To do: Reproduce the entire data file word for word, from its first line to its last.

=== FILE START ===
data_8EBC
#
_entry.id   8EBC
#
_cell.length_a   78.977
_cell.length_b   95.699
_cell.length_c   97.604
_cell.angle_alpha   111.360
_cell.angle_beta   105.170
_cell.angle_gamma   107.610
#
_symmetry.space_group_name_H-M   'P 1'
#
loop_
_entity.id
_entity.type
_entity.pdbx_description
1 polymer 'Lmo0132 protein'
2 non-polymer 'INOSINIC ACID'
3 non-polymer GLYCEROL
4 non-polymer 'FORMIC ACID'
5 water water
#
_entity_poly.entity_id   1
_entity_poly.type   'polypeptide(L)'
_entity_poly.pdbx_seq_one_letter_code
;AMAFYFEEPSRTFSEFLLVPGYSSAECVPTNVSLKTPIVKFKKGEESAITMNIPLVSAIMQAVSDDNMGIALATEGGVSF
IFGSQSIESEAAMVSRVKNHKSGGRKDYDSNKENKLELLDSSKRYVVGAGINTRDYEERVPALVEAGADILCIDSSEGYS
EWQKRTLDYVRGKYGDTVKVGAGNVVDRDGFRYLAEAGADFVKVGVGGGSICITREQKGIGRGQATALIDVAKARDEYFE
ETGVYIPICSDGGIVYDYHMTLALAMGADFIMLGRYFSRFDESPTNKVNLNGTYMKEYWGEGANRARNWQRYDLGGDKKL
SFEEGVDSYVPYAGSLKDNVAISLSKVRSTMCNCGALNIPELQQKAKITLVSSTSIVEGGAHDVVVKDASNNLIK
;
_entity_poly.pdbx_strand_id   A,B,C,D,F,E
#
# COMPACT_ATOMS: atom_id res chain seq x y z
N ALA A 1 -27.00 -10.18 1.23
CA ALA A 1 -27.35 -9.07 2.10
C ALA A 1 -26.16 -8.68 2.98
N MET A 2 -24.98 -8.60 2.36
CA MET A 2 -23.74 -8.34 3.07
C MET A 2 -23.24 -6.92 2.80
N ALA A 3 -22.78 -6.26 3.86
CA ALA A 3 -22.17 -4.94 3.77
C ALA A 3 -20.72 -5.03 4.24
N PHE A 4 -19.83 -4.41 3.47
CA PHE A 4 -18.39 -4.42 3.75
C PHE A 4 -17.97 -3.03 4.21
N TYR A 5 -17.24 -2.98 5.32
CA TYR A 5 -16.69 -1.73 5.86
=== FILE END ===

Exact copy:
data_8EBC
#
_entry.id   8EBC
#
_cell.length_a   78.977
_cell.length_b   95.699
_cell.length_c   97.604
_cell.angle_alpha   111.360
_cell.angle_beta   105.170
_cell.angle_gamma   107.610
#
_symmetry.space_group_name_H-M   'P 1'
#
loop_
_entity.id
_entity.type
_entity.pdbx_description
1 polymer 'Lmo0132 protein'
2 non-polymer 'INOSINIC ACID'
3 non-polymer GLYCEROL
4 non-polymer 'FORMIC ACID'
5 water water
#
_entity_poly.entity_id   1
_entity_poly.type   'polypeptide(L)'
_entity_poly.pdbx_seq_one_letter_code
;AMAFYFEEPSRTFSEFLLVPGYSSAECVPTNVSLKTPIVKFKKGEESAITMNIPLVSAIMQAVSDDNMGIALATEGGVSF
IFGSQSIESEAAMVSRVKNHKSGGRKDYDSNKENKLELLDSSKRYVVGAGINTRDYEERVPALVEAGADILCIDSSEGYS
EWQKRTLDYVRGKYGDTVKVGAGNVVDRDGFRYLAEAGADFVKVGVGGGSICITREQKGIGRGQATALIDVAKARDEYFE
ETGVYIPICSDGGIVYDYHMTLALAMGADFIMLGRYFSRFDESPTNKVNLNGTYMKEYWGEGANRARNWQRYDLGGDKKL
SFEEGVDSYVPYAGSLKDNVAISLSKVRSTMCNCGALNIPELQQKAKITLVSSTSIVEGGAHDVVVKDASNNLIK
;
_entity_poly.pdbx_strand_id   A,B,C,D,F,E
#
# COMPACT_ATOMS: atom_id res chain seq x y z
N ALA A 1 -27.00 -10.18 1.23
CA ALA A 1 -27.35 -9.07 2.10
C ALA A 1 -26.16 -8.68 2.98
N MET A 2 -24.98 -8.60 2.36
CA MET A 2 -23.74 -8.34 3.07
C MET A 2 -23.24 -6.92 2.80
N ALA A 3 -22.78 -6.26 3.86
CA ALA A 3 -22.17 -4.94 3.77
C ALA A 3 -20.72 -5.03 4.24
N PHE A 4 -19.83 -4.41 3.47
CA PHE A 4 -18.39 -4.42 3.75
C PHE A 4 -17.97 -3.03 4.21
N TYR A 5 -17.24 -2.98 5.32
CA TYR A 5 -16.69 -1.73 5.86